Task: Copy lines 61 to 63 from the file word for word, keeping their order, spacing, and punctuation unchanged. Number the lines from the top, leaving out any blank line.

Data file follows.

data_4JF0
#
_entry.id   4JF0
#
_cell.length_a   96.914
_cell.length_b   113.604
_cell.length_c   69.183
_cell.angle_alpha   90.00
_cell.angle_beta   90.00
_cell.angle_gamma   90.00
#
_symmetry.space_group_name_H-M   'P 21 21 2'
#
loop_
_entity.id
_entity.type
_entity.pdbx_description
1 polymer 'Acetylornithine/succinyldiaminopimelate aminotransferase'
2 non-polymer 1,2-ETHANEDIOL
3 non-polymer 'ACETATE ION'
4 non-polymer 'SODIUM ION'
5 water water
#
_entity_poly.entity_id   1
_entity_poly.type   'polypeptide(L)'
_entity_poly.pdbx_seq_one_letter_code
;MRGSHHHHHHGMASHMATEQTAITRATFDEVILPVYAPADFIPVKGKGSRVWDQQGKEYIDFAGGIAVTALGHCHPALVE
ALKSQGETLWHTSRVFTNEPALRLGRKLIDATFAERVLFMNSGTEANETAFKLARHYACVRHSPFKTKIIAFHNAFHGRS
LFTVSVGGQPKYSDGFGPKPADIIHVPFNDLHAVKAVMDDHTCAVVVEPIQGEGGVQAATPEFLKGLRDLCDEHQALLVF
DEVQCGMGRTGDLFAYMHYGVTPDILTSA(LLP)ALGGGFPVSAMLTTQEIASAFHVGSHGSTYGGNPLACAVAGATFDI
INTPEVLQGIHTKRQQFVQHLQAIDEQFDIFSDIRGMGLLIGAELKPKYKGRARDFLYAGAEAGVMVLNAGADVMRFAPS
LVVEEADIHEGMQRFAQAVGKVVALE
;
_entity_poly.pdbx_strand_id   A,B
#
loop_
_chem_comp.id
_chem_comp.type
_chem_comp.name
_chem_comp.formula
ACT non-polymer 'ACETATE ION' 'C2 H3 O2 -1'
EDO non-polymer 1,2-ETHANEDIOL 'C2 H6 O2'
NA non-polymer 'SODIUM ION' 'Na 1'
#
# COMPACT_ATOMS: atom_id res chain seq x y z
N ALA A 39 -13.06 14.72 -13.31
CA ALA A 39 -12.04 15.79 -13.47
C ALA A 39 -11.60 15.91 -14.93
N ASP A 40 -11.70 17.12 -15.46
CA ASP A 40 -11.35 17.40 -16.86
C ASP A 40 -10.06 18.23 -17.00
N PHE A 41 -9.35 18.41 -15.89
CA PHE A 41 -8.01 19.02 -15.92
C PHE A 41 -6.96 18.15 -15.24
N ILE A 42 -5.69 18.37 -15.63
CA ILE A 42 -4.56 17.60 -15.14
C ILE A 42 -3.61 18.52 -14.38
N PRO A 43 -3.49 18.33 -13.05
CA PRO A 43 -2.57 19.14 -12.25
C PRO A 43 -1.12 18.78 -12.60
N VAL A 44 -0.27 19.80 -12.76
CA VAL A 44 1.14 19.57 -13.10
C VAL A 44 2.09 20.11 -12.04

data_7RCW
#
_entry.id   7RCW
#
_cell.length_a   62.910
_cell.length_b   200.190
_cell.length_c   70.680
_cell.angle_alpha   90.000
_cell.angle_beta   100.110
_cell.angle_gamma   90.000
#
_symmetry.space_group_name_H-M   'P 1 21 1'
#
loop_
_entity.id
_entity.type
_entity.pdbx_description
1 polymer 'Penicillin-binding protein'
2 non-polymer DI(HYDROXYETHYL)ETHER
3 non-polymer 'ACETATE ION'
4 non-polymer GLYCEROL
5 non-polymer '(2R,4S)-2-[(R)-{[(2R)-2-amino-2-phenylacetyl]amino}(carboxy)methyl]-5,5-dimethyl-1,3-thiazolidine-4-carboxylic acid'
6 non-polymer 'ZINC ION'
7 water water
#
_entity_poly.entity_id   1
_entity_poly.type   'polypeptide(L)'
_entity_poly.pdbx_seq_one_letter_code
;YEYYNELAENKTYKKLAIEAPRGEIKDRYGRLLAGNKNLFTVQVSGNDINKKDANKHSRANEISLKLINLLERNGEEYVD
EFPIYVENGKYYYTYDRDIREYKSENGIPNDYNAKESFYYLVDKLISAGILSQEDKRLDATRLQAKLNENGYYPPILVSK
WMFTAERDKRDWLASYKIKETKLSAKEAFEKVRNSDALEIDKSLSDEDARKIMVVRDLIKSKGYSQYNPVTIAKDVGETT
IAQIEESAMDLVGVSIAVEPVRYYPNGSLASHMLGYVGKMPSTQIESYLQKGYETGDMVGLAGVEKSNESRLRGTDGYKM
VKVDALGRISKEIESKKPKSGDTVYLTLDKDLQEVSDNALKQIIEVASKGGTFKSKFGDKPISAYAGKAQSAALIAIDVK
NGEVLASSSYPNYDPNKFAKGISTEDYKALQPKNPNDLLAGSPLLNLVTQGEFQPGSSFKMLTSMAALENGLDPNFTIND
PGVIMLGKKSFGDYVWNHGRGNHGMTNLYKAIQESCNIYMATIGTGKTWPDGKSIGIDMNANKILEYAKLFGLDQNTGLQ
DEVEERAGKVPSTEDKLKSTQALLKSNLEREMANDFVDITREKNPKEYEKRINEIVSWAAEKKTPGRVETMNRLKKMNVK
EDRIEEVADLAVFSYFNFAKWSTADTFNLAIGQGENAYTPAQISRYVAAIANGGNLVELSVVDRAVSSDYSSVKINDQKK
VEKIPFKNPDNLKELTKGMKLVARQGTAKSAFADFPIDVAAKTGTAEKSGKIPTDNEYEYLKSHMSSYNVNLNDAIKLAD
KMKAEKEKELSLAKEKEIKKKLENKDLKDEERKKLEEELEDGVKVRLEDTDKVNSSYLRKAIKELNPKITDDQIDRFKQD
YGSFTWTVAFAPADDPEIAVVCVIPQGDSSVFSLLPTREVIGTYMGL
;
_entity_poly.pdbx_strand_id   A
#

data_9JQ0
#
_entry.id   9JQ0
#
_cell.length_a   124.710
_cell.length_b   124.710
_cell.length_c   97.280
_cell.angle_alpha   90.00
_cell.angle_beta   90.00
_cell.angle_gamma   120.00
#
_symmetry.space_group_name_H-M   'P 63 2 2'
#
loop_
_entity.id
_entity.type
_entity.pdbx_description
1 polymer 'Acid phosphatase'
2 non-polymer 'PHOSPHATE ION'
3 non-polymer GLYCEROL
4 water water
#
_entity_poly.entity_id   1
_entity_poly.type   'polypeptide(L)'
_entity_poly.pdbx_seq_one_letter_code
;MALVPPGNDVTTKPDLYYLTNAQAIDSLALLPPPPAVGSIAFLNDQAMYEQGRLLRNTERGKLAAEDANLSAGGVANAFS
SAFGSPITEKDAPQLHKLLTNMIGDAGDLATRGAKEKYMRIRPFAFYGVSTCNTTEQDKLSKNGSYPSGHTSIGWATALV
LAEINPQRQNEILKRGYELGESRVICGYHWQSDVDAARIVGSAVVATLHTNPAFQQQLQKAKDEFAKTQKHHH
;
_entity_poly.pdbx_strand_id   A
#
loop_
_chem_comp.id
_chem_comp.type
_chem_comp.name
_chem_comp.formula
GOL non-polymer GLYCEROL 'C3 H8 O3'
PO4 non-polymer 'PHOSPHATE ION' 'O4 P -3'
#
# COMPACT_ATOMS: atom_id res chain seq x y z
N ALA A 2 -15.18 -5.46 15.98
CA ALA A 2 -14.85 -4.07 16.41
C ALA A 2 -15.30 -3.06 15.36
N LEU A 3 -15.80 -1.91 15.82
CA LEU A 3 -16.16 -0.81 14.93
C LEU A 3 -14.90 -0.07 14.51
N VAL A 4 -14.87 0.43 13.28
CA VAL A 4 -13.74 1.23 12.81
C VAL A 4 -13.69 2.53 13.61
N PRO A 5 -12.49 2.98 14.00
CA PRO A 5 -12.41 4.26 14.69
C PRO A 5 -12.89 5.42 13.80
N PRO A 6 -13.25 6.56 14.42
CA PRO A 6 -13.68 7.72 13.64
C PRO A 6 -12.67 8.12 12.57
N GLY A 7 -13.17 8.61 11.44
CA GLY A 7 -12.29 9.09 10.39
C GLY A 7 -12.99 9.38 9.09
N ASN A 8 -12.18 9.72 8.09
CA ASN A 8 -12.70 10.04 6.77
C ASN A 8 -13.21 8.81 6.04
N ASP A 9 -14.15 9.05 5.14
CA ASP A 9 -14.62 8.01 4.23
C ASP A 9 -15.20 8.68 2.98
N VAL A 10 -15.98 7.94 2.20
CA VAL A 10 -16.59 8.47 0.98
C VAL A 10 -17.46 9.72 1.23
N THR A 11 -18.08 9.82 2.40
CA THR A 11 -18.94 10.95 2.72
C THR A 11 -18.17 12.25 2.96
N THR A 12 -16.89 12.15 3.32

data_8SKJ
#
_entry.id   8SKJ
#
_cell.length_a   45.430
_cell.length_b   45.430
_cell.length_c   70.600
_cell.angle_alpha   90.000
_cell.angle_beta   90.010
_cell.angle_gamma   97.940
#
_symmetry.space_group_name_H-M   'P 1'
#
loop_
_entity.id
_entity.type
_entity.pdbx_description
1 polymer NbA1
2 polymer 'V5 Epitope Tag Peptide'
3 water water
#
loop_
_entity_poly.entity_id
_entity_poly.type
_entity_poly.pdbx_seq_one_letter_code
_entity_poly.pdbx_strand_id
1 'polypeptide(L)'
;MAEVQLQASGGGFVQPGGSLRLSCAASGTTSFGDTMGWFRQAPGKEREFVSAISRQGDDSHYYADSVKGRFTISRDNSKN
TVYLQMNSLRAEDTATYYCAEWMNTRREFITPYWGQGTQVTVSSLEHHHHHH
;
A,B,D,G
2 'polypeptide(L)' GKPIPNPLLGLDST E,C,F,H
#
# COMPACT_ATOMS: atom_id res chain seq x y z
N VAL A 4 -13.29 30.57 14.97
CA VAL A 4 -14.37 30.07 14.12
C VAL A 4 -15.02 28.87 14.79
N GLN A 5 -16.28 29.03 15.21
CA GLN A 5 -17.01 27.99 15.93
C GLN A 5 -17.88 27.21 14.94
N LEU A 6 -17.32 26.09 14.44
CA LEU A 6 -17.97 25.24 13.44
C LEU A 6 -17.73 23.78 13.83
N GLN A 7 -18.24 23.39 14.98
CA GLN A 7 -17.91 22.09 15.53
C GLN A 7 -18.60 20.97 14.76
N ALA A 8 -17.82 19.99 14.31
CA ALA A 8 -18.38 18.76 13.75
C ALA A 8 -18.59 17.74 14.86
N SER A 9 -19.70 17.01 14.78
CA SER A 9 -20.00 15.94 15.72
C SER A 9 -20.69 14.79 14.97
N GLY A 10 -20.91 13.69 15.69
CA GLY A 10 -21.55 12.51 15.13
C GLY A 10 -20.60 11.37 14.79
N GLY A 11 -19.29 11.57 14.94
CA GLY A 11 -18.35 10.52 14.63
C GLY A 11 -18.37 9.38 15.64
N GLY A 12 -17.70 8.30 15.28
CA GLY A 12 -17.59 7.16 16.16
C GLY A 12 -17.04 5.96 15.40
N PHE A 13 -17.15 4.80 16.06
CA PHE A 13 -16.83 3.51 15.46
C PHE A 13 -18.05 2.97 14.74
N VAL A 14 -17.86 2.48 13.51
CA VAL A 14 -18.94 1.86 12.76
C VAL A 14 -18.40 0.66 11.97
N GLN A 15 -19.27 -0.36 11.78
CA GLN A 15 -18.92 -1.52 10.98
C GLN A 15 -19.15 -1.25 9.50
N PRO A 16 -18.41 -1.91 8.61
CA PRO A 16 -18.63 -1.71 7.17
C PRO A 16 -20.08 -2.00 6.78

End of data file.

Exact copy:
N VAL A 44 -0.27 19.80 -12.76
CA VAL A 44 1.14 19.57 -13.10
C VAL A 44 2.09 20.11 -12.04